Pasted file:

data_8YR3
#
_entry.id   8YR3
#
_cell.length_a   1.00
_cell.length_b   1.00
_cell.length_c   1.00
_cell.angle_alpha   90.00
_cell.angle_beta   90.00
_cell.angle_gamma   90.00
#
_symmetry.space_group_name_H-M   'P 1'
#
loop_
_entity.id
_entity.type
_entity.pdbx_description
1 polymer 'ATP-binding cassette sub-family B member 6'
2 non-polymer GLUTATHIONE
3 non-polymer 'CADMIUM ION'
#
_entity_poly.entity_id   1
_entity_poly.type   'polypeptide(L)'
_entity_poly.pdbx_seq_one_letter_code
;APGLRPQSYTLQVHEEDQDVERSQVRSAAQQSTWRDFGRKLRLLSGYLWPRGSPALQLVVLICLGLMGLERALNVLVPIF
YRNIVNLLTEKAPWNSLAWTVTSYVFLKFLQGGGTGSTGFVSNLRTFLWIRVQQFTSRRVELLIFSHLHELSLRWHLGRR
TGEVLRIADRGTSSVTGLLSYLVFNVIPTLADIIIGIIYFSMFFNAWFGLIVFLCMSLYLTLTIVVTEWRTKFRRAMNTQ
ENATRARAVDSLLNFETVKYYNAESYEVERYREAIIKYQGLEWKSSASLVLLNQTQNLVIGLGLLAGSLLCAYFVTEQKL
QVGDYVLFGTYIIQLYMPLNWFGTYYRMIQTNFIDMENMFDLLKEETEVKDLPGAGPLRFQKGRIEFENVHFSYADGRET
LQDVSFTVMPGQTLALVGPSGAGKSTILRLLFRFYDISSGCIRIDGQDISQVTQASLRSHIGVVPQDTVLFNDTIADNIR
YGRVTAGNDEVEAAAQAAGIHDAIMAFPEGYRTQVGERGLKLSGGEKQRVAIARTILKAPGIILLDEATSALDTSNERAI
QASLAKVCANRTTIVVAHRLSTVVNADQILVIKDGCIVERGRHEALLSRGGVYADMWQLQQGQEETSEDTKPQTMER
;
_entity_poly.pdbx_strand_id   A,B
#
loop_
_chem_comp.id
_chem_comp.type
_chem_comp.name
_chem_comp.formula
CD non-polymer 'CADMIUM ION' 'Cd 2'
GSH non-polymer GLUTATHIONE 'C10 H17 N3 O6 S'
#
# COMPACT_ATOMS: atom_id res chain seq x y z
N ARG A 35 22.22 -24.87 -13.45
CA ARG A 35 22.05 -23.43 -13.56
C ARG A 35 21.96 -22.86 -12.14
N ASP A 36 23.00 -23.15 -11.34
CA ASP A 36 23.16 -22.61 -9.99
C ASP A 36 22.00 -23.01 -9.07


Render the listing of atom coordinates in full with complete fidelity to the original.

data_8YR3
#
_entry.id   8YR3
#
_cell.length_a   1.00
_cell.length_b   1.00
_cell.length_c   1.00
_cell.angle_alpha   90.00
_cell.angle_beta   90.00
_cell.angle_gamma   90.00
#
_symmetry.space_group_name_H-M   'P 1'
#
loop_
_entity.id
_entity.type
_entity.pdbx_description
1 polymer 'ATP-binding cassette sub-family B member 6'
2 non-polymer GLUTATHIONE
3 non-polymer 'CADMIUM ION'
#
_entity_poly.entity_id   1
_entity_poly.type   'polypeptide(L)'
_entity_poly.pdbx_seq_one_letter_code
;APGLRPQSYTLQVHEEDQDVERSQVRSAAQQSTWRDFGRKLRLLSGYLWPRGSPALQLVVLICLGLMGLERALNVLVPIF
YRNIVNLLTEKAPWNSLAWTVTSYVFLKFLQGGGTGSTGFVSNLRTFLWIRVQQFTSRRVELLIFSHLHELSLRWHLGRR
TGEVLRIADRGTSSVTGLLSYLVFNVIPTLADIIIGIIYFSMFFNAWFGLIVFLCMSLYLTLTIVVTEWRTKFRRAMNTQ
ENATRARAVDSLLNFETVKYYNAESYEVERYREAIIKYQGLEWKSSASLVLLNQTQNLVIGLGLLAGSLLCAYFVTEQKL
QVGDYVLFGTYIIQLYMPLNWFGTYYRMIQTNFIDMENMFDLLKEETEVKDLPGAGPLRFQKGRIEFENVHFSYADGRET
LQDVSFTVMPGQTLALVGPSGAGKSTILRLLFRFYDISSGCIRIDGQDISQVTQASLRSHIGVVPQDTVLFNDTIADNIR
YGRVTAGNDEVEAAAQAAGIHDAIMAFPEGYRTQVGERGLKLSGGEKQRVAIARTILKAPGIILLDEATSALDTSNERAI
QASLAKVCANRTTIVVAHRLSTVVNADQILVIKDGCIVERGRHEALLSRGGVYADMWQLQQGQEETSEDTKPQTMER
;
_entity_poly.pdbx_strand_id   A,B
#
loop_
_chem_comp.id
_chem_comp.type
_chem_comp.name
_chem_comp.formula
CD non-polymer 'CADMIUM ION' 'Cd 2'
GSH non-polymer GLUTATHIONE 'C10 H17 N3 O6 S'
#
# COMPACT_ATOMS: atom_id res chain seq x y z
N ARG A 35 22.22 -24.87 -13.45
CA ARG A 35 22.05 -23.43 -13.56
C ARG A 35 21.96 -22.86 -12.14
N ASP A 36 23.00 -23.15 -11.34
CA ASP A 36 23.16 -22.61 -9.99
C ASP A 36 22.00 -23.01 -9.07